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Deluxe Entertainment Services officially took the lid of Deluxe VR on Monday, announcing a dedicated creative services unit for virtual reality (VR) projects. Deluxe VR is being headed by Malte Wagener, who previously was VP at Deluxe’s Method Studios and Company 3. The unit will have its official coming-out at NAB next week, where it will show off two VR experiences.

Deluxe VR consists of a team of 35, but also taps into the existing resources of its parent company, including its network of 3,000 artists worldwide. Wagener told Variety last week that Deluxe had been looking closely at the VR space for more than three years. Last April, the company began to quietly assemble a team of specialists from both the world of visual effects and video game production.

Wagener himself also has a background in both, and argued that this is key to being successful in VR, which is new for the industry. Hollywood and the video games industry still remain separate worlds, despite much talk of both coming together. “This convergence really has never happened,” Wagener argued.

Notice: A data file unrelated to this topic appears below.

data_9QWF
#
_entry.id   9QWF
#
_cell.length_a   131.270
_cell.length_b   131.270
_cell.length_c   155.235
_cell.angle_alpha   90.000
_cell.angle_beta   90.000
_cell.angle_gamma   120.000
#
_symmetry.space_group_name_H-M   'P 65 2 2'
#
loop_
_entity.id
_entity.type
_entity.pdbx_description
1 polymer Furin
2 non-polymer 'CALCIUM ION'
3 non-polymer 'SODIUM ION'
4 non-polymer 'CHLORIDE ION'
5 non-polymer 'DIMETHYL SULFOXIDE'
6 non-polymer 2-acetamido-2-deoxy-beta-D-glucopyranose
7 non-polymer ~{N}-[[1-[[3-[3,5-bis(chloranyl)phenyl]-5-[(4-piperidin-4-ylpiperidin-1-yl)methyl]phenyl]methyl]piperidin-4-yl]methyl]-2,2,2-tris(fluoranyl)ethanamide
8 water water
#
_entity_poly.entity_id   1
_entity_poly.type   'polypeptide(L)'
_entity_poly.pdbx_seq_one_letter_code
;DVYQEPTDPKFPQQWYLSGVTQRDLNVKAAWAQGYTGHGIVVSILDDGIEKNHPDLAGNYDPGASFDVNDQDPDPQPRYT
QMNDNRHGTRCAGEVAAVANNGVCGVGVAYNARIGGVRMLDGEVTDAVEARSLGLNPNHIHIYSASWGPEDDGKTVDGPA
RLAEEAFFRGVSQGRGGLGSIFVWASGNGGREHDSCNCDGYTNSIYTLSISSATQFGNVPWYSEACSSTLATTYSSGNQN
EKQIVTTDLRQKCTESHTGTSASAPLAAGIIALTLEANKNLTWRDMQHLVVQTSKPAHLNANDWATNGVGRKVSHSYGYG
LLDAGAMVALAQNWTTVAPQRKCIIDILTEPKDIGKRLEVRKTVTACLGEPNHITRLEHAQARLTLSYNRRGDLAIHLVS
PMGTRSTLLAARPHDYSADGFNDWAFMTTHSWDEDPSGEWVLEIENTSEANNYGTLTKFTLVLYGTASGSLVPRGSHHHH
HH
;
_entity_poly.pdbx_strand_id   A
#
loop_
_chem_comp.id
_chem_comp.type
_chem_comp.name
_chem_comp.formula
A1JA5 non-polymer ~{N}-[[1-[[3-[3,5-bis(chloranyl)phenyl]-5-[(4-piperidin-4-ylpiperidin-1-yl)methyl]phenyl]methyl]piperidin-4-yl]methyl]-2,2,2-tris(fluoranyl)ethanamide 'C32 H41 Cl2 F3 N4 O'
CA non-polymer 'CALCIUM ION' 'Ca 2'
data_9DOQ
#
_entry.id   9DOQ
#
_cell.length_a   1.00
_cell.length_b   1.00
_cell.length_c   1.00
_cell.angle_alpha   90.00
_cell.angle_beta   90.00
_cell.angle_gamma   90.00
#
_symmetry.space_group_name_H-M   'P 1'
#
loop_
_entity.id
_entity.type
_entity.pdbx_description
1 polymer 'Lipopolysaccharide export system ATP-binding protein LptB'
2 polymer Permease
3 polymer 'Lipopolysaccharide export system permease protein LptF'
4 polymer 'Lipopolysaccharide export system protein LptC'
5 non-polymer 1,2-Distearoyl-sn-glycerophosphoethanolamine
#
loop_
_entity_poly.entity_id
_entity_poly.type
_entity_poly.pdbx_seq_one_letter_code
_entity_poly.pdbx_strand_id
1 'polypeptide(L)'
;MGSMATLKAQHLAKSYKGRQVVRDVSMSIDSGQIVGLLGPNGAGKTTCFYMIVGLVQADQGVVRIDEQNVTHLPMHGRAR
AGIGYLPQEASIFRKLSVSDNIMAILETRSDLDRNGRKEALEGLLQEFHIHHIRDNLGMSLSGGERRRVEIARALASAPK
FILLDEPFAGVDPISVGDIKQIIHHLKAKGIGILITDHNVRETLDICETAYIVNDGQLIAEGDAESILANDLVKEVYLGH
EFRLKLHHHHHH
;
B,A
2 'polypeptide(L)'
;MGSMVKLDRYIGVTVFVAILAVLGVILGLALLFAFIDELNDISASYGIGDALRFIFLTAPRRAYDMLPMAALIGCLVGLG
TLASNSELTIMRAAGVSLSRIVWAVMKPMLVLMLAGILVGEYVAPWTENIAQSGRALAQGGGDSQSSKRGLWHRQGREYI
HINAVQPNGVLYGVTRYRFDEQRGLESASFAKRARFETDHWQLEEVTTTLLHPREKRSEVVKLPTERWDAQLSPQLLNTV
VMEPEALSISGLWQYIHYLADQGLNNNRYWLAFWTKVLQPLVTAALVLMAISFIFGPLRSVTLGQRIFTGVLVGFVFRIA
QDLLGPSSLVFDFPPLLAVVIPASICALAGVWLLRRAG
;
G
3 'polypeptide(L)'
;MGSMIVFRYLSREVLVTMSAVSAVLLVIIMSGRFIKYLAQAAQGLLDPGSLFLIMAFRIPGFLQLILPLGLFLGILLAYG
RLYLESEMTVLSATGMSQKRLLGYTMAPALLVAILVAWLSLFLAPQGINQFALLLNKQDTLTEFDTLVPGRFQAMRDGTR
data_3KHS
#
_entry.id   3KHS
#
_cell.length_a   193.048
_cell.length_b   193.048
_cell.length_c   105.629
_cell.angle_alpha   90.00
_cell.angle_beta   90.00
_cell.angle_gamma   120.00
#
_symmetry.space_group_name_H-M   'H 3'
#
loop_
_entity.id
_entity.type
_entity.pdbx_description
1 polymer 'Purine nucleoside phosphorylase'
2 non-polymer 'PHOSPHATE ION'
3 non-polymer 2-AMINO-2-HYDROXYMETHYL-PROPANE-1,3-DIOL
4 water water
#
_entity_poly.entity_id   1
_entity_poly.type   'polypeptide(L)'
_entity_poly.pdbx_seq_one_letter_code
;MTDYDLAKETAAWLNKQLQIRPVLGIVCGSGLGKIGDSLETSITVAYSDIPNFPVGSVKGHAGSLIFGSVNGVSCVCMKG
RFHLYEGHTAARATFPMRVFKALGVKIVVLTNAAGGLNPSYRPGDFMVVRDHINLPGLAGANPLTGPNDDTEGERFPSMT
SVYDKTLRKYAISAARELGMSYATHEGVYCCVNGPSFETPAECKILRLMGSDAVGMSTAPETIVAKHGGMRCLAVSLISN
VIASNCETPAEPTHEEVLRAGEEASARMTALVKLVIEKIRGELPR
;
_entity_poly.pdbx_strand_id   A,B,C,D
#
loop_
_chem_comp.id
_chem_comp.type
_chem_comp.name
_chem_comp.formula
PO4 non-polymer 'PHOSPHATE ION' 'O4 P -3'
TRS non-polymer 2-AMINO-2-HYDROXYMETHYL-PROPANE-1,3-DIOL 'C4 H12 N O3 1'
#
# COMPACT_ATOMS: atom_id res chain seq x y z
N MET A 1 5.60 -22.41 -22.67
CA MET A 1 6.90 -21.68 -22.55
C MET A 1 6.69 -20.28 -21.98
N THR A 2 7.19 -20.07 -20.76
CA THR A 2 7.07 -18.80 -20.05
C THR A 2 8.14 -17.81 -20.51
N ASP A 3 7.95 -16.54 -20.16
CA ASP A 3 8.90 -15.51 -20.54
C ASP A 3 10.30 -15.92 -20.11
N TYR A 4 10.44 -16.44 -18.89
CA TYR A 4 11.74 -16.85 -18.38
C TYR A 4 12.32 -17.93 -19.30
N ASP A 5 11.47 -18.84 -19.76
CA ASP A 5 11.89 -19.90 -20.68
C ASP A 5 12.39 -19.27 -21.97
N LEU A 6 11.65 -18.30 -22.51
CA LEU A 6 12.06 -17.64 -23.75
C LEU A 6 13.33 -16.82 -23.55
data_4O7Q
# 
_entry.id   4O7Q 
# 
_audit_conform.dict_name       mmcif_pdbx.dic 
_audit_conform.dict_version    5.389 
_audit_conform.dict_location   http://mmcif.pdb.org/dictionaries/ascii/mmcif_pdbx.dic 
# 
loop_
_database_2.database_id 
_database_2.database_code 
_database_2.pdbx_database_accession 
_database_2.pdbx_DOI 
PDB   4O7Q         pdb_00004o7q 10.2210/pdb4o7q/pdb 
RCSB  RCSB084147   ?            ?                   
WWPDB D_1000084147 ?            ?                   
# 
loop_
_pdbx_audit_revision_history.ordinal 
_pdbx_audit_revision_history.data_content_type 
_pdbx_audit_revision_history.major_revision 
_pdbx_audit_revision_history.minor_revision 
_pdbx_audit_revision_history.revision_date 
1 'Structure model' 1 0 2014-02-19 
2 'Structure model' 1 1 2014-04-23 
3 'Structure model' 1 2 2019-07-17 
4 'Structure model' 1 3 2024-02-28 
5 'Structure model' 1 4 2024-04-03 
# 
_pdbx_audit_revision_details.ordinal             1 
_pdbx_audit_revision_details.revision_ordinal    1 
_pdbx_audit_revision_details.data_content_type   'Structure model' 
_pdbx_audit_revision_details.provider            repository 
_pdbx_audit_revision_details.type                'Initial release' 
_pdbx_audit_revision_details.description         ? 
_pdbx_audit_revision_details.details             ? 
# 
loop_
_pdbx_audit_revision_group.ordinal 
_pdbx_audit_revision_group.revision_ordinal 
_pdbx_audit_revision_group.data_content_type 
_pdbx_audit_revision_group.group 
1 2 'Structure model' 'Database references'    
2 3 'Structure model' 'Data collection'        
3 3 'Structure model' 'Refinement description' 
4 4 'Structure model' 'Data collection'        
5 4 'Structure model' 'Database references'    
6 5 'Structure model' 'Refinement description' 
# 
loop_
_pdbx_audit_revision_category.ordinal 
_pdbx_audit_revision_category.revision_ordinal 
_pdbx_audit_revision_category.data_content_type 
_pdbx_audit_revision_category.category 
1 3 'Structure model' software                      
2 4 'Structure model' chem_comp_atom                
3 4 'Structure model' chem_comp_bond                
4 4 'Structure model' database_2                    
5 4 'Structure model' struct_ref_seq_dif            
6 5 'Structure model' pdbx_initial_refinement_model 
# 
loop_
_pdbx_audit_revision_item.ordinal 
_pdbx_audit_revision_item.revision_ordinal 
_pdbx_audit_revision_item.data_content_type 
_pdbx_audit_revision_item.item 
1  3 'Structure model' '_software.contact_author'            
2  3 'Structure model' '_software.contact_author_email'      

One of the first VR Experiences Deluxe VR is showing off at NAB next week lets users explore a F14 fighter jet up and close.
Photo courtesy of Deluxe VR

That’s because ultimately, games and movies had very different production requirements: Games had to render at great frame rates in real time, and were often giving up production quality in favor of specs, he argued. Film studios, on the other hand, were using huge rendering farms to produce picture-perfect visual effects, and didn’t need to care about specs as long as the outcome looked great.

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“With VR, you have to watch both,” Wagener said. Not only do VR experiences have to render with 90 frames per second to work on headsets, but consumers are also expecting immersion in worlds that look just like what they’ve seen in major motion pictures. “That’s something that we have to pay a lot of attention to,” he said.

At the same time, Wagener acknowledged that it’s still early days. “It’s the start of an industry,” he said. Currently, a lot of VR startups do everything from rigging up their own camera to post-production. So how does a big industry player like Deluxe fit into the picture? By being ready for the next step, when studios want to produce experiences that aren’t just two or three, but 20 minutes long. And maybe not just as a one-off, but as a serialized production. “It has to be at an industrial scale,” said Wagener.